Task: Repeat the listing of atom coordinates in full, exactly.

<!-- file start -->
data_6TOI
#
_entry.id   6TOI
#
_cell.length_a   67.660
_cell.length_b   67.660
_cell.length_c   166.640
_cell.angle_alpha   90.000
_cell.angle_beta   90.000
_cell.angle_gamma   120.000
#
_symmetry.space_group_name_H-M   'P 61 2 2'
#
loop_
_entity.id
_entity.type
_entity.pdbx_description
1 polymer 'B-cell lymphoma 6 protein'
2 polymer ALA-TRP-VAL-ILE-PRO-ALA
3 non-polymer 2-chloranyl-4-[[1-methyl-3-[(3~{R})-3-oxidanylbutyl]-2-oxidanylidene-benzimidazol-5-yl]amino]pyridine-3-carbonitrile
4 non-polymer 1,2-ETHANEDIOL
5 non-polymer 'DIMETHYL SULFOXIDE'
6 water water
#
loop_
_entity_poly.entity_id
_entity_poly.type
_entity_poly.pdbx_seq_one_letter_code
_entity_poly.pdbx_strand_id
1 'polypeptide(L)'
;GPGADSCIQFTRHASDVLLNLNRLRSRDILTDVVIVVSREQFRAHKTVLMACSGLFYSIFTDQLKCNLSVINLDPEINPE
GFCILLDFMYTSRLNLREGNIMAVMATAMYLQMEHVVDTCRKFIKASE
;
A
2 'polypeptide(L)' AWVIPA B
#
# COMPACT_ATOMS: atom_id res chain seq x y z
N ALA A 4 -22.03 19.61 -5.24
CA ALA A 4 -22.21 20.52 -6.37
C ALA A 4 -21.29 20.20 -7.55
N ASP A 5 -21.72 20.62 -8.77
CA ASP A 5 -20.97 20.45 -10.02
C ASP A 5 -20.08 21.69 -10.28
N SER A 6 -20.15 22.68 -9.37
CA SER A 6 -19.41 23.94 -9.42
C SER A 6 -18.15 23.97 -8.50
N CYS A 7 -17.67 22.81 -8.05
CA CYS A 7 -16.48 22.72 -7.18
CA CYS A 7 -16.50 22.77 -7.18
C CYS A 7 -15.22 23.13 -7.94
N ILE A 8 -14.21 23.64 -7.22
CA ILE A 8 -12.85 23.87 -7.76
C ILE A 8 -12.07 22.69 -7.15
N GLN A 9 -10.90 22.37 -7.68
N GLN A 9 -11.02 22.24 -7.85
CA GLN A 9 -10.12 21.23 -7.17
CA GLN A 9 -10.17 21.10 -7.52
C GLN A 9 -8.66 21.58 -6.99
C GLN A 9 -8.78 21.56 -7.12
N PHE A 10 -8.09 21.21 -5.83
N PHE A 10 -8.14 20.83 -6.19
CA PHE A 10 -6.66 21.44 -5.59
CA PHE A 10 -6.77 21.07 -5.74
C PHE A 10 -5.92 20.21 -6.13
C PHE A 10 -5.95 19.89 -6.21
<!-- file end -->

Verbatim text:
data_6TOI
#
_entry.id   6TOI
#
_cell.length_a   67.660
_cell.length_b   67.660
_cell.length_c   166.640
_cell.angle_alpha   90.000
_cell.angle_beta   90.000
_cell.angle_gamma   120.000
#
_symmetry.space_group_name_H-M   'P 61 2 2'
#
loop_
_entity.id
_entity.type
_entity.pdbx_description
1 polymer 'B-cell lymphoma 6 protein'
2 polymer ALA-TRP-VAL-ILE-PRO-ALA
3 non-polymer 2-chloranyl-4-[[1-methyl-3-[(3~{R})-3-oxidanylbutyl]-2-oxidanylidene-benzimidazol-5-yl]amino]pyridine-3-carbonitrile
4 non-polymer 1,2-ETHANEDIOL
5 non-polymer 'DIMETHYL SULFOXIDE'
6 water water
#
loop_
_entity_poly.entity_id
_entity_poly.type
_entity_poly.pdbx_seq_one_letter_code
_entity_poly.pdbx_strand_id
1 'polypeptide(L)'
;GPGADSCIQFTRHASDVLLNLNRLRSRDILTDVVIVVSREQFRAHKTVLMACSGLFYSIFTDQLKCNLSVINLDPEINPE
GFCILLDFMYTSRLNLREGNIMAVMATAMYLQMEHVVDTCRKFIKASE
;
A
2 'polypeptide(L)' AWVIPA B
#
# COMPACT_ATOMS: atom_id res chain seq x y z
N ALA A 4 -22.03 19.61 -5.24
CA ALA A 4 -22.21 20.52 -6.37
C ALA A 4 -21.29 20.20 -7.55
N ASP A 5 -21.72 20.62 -8.77
CA ASP A 5 -20.97 20.45 -10.02
C ASP A 5 -20.08 21.69 -10.28
N SER A 6 -20.15 22.68 -9.37
CA SER A 6 -19.41 23.94 -9.42
C SER A 6 -18.15 23.97 -8.50
N CYS A 7 -17.67 22.81 -8.05
CA CYS A 7 -16.48 22.72 -7.18
CA CYS A 7 -16.50 22.77 -7.18
C CYS A 7 -15.22 23.13 -7.94
N ILE A 8 -14.21 23.64 -7.22
CA ILE A 8 -12.85 23.87 -7.76
C ILE A 8 -12.07 22.69 -7.15
N GLN A 9 -10.90 22.37 -7.68
N GLN A 9 -11.02 22.24 -7.85
CA GLN A 9 -10.12 21.23 -7.17
CA GLN A 9 -10.17 21.10 -7.52
C GLN A 9 -8.66 21.58 -6.99
C GLN A 9 -8.78 21.56 -7.12
N PHE A 10 -8.09 21.21 -5.83
N PHE A 10 -8.14 20.83 -6.19
CA PHE A 10 -6.66 21.44 -5.59
CA PHE A 10 -6.77 21.07 -5.74
C PHE A 10 -5.92 20.21 -6.13
C PHE A 10 -5.95 19.89 -6.21